She added, “I’m grateful for the insights that you have given me to understand your community better, and I hope that you will continue extending me that grace so we can make sure that the county actually meets you where you are in your neighborhood and addresses the concerns that are top of mind for each and every one of you.”

“The diversity of our district is something we see as a strength. We invited the mayors of all the cities in the district to the home of the Mayor of LA. We focused the conversation on homelessness as a regional issue and had the opportunity to touch on other topics. That kind of collaboration is necessary so we stay current and relevant with issues that are on the ground,” said Horvath.

One of those issues on the ground is emergency preparedness. She gave a nod to the city of Beverly Hills, for its investment in technologies to ensure the safety of residents.

Public safety is one of the paramount issues she faces as a member of the Metro Board of Directors. Horvath noted that the expanding rail infrastructure in the county carries opportunities as well as challenges. During a brief Q&A session, she acknowledged security concerns from residents about the Metro stops planned to open in Beverly Hills.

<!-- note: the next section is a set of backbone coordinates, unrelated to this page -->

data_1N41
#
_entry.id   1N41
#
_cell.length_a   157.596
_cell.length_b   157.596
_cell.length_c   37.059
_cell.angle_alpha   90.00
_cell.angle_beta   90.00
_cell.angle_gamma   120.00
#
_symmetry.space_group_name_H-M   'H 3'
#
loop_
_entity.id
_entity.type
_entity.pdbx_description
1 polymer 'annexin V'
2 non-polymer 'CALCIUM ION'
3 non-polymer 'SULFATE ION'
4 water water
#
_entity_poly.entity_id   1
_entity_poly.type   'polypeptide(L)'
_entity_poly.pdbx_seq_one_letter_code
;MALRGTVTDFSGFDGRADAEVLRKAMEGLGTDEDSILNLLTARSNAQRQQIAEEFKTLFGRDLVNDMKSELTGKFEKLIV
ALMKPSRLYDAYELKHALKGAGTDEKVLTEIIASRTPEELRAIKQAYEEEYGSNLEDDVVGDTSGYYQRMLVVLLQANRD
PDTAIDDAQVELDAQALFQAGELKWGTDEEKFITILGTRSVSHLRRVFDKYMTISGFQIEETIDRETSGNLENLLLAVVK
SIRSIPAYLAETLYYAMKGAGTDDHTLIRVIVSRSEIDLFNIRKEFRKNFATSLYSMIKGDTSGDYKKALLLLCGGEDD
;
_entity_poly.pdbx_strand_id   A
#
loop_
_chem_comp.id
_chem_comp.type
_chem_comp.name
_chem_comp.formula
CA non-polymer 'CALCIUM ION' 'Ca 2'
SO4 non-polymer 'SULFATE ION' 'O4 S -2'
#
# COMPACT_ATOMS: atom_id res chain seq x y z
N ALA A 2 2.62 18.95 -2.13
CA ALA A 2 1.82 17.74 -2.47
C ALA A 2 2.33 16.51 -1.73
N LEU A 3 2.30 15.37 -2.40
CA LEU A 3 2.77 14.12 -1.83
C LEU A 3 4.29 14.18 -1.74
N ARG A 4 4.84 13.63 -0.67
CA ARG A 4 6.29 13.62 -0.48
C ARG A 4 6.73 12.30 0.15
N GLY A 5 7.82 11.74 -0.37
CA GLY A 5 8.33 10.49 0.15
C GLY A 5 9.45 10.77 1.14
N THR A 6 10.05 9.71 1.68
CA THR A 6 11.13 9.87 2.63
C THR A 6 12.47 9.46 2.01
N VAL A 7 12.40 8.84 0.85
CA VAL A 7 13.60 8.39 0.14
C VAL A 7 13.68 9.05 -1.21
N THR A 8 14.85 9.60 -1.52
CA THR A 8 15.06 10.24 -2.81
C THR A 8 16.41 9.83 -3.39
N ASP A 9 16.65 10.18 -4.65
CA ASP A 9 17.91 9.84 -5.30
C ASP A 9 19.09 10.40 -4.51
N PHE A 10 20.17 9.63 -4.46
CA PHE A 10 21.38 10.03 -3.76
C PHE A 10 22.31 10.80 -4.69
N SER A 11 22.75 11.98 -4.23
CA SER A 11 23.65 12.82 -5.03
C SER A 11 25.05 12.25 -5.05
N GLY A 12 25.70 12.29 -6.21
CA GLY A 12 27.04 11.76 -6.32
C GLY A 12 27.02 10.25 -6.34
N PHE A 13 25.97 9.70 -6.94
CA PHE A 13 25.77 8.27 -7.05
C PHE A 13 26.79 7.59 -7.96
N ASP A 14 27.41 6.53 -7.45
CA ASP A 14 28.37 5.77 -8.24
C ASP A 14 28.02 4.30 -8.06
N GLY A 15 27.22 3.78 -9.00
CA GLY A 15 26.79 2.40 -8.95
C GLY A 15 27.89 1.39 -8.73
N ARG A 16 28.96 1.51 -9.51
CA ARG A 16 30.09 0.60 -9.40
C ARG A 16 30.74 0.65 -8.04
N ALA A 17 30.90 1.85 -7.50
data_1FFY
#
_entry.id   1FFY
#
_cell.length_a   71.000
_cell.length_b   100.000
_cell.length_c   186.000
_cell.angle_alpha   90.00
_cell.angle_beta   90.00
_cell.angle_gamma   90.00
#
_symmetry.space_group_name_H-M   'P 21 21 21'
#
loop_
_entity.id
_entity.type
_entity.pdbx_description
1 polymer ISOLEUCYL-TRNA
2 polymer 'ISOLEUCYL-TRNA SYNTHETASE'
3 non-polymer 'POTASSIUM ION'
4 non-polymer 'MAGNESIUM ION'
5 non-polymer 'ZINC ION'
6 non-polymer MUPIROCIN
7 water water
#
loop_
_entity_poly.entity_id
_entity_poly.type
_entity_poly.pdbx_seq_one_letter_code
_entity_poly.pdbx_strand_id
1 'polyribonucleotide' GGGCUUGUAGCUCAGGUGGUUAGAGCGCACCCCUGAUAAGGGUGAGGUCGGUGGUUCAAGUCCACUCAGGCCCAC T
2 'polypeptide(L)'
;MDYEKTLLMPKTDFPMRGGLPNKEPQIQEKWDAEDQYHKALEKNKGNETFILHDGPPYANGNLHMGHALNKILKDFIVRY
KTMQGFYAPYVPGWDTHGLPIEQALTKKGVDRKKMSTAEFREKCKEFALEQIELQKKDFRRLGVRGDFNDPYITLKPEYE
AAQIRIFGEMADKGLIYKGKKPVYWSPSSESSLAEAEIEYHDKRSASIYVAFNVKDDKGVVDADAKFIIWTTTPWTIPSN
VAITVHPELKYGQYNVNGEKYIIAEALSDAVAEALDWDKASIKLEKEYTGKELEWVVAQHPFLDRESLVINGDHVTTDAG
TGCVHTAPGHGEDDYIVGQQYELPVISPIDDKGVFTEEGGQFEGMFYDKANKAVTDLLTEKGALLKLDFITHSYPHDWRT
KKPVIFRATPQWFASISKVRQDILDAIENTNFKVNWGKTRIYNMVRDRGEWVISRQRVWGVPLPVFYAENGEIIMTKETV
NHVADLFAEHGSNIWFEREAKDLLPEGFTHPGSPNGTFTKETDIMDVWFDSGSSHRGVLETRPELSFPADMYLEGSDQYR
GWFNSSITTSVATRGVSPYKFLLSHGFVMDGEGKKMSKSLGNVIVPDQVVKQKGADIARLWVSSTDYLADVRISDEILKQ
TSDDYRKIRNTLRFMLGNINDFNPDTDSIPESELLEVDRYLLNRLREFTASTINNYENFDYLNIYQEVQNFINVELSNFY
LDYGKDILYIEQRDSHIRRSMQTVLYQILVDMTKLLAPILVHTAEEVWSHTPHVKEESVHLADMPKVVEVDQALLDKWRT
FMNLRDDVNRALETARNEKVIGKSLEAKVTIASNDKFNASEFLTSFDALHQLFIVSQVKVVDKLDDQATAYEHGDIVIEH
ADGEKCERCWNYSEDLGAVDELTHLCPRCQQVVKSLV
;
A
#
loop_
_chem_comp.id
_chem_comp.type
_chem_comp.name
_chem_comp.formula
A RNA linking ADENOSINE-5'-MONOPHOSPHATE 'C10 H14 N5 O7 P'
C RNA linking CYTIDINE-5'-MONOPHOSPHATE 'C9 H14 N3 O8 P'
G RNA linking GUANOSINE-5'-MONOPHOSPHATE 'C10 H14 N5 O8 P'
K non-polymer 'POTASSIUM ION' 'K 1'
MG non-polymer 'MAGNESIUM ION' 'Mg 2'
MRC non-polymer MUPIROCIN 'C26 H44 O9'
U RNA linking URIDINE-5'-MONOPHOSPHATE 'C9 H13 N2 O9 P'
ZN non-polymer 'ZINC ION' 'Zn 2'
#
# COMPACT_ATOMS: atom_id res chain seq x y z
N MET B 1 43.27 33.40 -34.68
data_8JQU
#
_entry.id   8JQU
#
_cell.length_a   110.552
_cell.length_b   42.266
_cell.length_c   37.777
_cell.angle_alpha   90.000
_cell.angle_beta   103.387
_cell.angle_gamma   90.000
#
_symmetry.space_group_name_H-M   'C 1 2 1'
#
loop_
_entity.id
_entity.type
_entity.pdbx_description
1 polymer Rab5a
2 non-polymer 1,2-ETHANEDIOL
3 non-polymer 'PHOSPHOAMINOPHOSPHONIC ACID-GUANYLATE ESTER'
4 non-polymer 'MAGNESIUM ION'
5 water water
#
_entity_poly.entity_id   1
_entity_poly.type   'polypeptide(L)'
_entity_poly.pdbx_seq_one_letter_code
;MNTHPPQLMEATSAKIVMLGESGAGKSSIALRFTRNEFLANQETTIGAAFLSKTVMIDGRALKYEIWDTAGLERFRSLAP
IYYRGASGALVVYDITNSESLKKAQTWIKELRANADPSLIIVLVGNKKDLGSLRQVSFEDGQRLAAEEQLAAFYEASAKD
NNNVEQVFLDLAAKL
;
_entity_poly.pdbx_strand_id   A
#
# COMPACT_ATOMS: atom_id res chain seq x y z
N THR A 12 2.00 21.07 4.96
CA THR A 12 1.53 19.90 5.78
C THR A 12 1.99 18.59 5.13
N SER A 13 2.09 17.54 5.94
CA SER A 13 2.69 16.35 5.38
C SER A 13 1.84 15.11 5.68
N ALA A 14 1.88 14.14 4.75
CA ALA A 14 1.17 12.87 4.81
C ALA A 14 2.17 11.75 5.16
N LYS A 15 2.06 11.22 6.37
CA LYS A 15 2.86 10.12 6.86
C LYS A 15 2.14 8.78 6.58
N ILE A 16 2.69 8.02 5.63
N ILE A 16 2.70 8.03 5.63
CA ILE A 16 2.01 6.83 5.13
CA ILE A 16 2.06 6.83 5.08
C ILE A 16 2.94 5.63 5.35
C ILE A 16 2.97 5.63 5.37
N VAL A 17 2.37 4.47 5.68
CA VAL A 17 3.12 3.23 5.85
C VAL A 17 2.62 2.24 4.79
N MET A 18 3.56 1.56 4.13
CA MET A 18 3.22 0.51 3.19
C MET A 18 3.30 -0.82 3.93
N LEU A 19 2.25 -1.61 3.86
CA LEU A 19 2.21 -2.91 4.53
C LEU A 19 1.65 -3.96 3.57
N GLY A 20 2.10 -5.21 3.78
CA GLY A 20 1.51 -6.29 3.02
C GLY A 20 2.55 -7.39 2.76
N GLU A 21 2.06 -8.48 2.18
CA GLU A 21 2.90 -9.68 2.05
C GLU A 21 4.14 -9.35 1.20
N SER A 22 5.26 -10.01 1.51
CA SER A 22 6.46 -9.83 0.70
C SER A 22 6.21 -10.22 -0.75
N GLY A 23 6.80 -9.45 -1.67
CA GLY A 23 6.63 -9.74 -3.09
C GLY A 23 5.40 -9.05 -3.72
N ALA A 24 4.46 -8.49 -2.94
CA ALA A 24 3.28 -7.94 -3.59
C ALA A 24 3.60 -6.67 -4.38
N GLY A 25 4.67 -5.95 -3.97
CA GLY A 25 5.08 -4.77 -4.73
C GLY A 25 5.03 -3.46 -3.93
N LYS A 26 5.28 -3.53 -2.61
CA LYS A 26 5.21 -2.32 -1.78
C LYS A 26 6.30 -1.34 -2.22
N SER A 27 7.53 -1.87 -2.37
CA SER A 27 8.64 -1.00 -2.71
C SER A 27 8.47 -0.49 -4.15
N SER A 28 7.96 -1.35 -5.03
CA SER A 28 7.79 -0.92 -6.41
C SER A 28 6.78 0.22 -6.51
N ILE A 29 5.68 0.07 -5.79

She offered a hands-on response.

“I’m personally riding Metro trains and buses, trying to get to all the alignments so I can experience what riders experience. There are not enough personnel throughout our system on buses and trains to ensure safety. You may have read that we recently reauthorized contracts with law enforcement and I voted against that. I authored a substitute motion. I don’t think that the existing contracts are doing enough to keep people safe. I didn’t think we should be authorizing the expenditure of hundreds of millions of dollars to get more of the same. I think we need to do better. We need to invest more resources and more personnel including law enforcement throughout the system to make sure there is safety throughout,” said Horvath.